Kano: Gunmen believed to be Islamists from Nigeria’s Boko Haram insurgent group killed 42 people, mostly students, in an overnight attack on a secondary school in restive Yobe state, a medical worker and residents said on Saturday.
“We received 42 dead bodies of students and other staff of Government Secondary School [in] Mamudo last night. Some of them had gunshot wounds while many of them had burns and ruptured tissues,” Haliru Aliyu of the Potiskum General Hospital said.
Mamudo is some five kilometres from Potiskum, the commercial hub of Yobe State which has been a flashpoint in the Boko Haram insurgency in recent months.
“From accounts of teachers and other students who escaped the attack, the gunmen gathered their victims in a hostel and threw explosives and opened fire, leading to the death of 42,” Aliyu said.
He said security personnel were combing the bushes around the school in search of students who were believed to have escaped with gunshot wounds.
“So far six students have been found and are now in the hospital being treated for gunshot wounds,” he added.
A local resident who did not want to be named confirmed the attack.
“It was a gory sight. People who went to the hospital and saw the bodies shed tears. There were 42 bodies, most of them were students. Some of them had parts of their bodies blown off and badly burnt while others had gunshot wounds,” he said.
He said the attack was believed to be a reprisal by the Boko Haram Islamists for the killing of 22 sect members during a military raid in the town of Dogon Kuka on Thursday.
Nigeria declared a state of emergency in three flashpoint states of Adamawa, Borno and Yobe in mid-May as it launched a major offensive to end the insurgency.
Violence linked to the Boko Haram insurgency has left some 3,600 people dead since 2009, including killings by the security forces.
Boko Haram which means “western education is evil” has killed hundreds of students in attacks on schools in the tense region in recent months
Under the leadership of fiery militant Abu Bakar Shekau, Boko Haram rejects all Western cultural influences like modern schooling and yearns for the days when much of West Africa was ruled by great Islamic empires thriving off trans-Saharan trade.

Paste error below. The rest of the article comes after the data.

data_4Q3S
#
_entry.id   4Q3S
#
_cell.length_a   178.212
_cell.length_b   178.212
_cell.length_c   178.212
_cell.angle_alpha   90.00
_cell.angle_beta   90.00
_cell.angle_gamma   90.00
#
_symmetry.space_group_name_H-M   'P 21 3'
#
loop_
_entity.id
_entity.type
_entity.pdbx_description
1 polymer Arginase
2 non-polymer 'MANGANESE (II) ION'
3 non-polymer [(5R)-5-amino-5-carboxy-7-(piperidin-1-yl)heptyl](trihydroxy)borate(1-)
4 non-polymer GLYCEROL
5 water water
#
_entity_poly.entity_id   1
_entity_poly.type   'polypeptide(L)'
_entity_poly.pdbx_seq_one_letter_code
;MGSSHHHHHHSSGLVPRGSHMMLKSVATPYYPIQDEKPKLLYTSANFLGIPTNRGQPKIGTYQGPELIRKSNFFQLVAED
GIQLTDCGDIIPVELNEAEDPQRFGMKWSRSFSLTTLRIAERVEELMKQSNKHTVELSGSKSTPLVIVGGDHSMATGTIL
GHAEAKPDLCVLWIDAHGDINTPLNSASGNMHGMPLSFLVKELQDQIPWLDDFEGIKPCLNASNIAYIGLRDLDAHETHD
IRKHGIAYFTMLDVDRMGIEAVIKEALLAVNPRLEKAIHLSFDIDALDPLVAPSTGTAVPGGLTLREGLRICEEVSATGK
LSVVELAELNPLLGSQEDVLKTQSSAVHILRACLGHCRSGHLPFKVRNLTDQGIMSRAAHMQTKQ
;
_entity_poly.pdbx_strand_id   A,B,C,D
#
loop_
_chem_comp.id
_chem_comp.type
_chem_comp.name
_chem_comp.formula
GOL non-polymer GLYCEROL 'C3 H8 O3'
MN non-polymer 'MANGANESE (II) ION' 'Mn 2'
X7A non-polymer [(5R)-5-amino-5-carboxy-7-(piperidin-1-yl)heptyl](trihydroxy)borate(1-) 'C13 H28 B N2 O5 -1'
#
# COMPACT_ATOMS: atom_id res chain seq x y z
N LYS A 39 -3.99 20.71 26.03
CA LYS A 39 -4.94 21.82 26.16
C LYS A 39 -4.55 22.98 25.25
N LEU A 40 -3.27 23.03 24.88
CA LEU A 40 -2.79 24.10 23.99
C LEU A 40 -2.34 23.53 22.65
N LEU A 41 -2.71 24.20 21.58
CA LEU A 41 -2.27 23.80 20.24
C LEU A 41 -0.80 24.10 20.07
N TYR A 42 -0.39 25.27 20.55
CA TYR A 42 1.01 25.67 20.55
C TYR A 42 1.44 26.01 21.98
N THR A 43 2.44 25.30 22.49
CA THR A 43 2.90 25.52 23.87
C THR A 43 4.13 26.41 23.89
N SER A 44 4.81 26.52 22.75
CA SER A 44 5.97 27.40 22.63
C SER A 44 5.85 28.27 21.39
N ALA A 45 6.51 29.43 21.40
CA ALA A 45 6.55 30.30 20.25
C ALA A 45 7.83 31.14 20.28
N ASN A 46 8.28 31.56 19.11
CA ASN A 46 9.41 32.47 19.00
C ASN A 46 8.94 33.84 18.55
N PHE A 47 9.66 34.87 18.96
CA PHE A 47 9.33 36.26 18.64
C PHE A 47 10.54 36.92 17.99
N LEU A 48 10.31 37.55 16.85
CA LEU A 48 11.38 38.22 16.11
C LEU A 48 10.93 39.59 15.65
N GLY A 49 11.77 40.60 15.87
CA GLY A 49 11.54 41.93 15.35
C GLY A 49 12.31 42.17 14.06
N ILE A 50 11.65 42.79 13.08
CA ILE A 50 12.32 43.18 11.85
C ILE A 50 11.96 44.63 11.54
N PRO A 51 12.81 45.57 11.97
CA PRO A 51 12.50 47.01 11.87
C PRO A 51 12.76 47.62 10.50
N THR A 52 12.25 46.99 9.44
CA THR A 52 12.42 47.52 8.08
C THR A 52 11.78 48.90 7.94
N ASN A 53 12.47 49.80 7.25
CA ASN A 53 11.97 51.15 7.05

Potiskum is in Yobe state, one of three covered by a state of emergency declared by President Goodluck Jonathan in May, when he ordered extra troops into the region to try to quell a rebellion seen as Nigeria’s biggest security headache.
The hit-and-run strikes have raised fears the seven-week-old military offensive has pushed the insurgents fighting for a breakaway Islamic state into hiding, but failed to stop them launching devastating attacks.
Suspected Islamist militants opened fire on a school in Nigeria’s northeastern city of Maiduguri last month, killing nine students, and a similar attack on a school in the city of Damaturu killed seven just days earlier.
Shifting targets of its attack as it comes under pressure has been a consistent Boko Haram tactic since the sect launched an uprising in 2009, when hundreds of members, including founder Mohammad Yousuf, were killed by security forces.
The militants have repeatedly proved masters at melting away under pressure and then re-crystalising in new forms. From a radical clerical movement, they transformed into a rebellion, forging ties with Al Qaida-linked jihadist groups in the Sahara.
Nigerian forces say their offensive has enabled them to wrest back control of the remote northeast from Boko Haram, destroy key bases and arrest scores of suspects.
But critics say no amount of force can destroy what is in part a grassroots movement feeding off discontent at bad governance and widening inequalities between a depressed north and an economically booming south.
Jonathan’s administration has offered an amnesty and peace talks to members who renounce violence, but their leader Shekau has repeatedly rejected any negotiations.